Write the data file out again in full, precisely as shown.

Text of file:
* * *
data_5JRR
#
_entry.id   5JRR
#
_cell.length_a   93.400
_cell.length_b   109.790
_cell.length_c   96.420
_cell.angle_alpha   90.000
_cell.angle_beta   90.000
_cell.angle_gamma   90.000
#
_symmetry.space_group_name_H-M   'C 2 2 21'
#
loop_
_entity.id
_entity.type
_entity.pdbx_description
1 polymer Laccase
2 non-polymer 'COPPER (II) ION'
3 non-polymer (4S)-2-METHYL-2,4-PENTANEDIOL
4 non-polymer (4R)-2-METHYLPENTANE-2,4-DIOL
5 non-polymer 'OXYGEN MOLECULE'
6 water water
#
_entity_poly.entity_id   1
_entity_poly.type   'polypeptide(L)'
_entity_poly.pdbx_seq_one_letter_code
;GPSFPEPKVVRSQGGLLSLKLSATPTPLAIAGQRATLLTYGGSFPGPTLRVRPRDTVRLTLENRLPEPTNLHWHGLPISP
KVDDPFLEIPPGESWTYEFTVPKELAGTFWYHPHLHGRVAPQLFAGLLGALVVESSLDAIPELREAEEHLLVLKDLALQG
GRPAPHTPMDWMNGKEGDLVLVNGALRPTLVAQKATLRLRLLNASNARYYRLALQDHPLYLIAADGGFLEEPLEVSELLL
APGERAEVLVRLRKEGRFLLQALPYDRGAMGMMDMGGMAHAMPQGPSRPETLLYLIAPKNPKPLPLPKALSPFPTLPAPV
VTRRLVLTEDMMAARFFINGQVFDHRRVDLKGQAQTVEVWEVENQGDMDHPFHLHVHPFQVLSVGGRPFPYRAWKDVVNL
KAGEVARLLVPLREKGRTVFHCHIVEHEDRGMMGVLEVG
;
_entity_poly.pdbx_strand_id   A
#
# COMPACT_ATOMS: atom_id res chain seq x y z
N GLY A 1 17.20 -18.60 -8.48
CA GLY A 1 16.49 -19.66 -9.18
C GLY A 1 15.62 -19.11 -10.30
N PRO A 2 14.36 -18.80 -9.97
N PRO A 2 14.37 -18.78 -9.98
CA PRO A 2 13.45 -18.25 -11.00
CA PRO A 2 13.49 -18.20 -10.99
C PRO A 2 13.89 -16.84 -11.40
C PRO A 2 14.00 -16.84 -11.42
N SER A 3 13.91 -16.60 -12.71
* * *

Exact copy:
data_5JRR
#
_entry.id   5JRR
#
_cell.length_a   93.400
_cell.length_b   109.790
_cell.length_c   96.420
_cell.angle_alpha   90.000
_cell.angle_beta   90.000
_cell.angle_gamma   90.000
#
_symmetry.space_group_name_H-M   'C 2 2 21'
#
loop_
_entity.id
_entity.type
_entity.pdbx_description
1 polymer Laccase
2 non-polymer 'COPPER (II) ION'
3 non-polymer (4S)-2-METHYL-2,4-PENTANEDIOL
4 non-polymer (4R)-2-METHYLPENTANE-2,4-DIOL
5 non-polymer 'OXYGEN MOLECULE'
6 water water
#
_entity_poly.entity_id   1
_entity_poly.type   'polypeptide(L)'
_entity_poly.pdbx_seq_one_letter_code
;GPSFPEPKVVRSQGGLLSLKLSATPTPLAIAGQRATLLTYGGSFPGPTLRVRPRDTVRLTLENRLPEPTNLHWHGLPISP
KVDDPFLEIPPGESWTYEFTVPKELAGTFWYHPHLHGRVAPQLFAGLLGALVVESSLDAIPELREAEEHLLVLKDLALQG
GRPAPHTPMDWMNGKEGDLVLVNGALRPTLVAQKATLRLRLLNASNARYYRLALQDHPLYLIAADGGFLEEPLEVSELLL
APGERAEVLVRLRKEGRFLLQALPYDRGAMGMMDMGGMAHAMPQGPSRPETLLYLIAPKNPKPLPLPKALSPFPTLPAPV
VTRRLVLTEDMMAARFFINGQVFDHRRVDLKGQAQTVEVWEVENQGDMDHPFHLHVHPFQVLSVGGRPFPYRAWKDVVNL
KAGEVARLLVPLREKGRTVFHCHIVEHEDRGMMGVLEVG
;
_entity_poly.pdbx_strand_id   A
#
# COMPACT_ATOMS: atom_id res chain seq x y z
N GLY A 1 17.20 -18.60 -8.48
CA GLY A 1 16.49 -19.66 -9.18
C GLY A 1 15.62 -19.11 -10.30
N PRO A 2 14.36 -18.80 -9.97
N PRO A 2 14.37 -18.78 -9.98
CA PRO A 2 13.45 -18.25 -11.00
CA PRO A 2 13.49 -18.20 -10.99
C PRO A 2 13.89 -16.84 -11.40
C PRO A 2 14.00 -16.84 -11.42
N SER A 3 13.91 -16.60 -12.71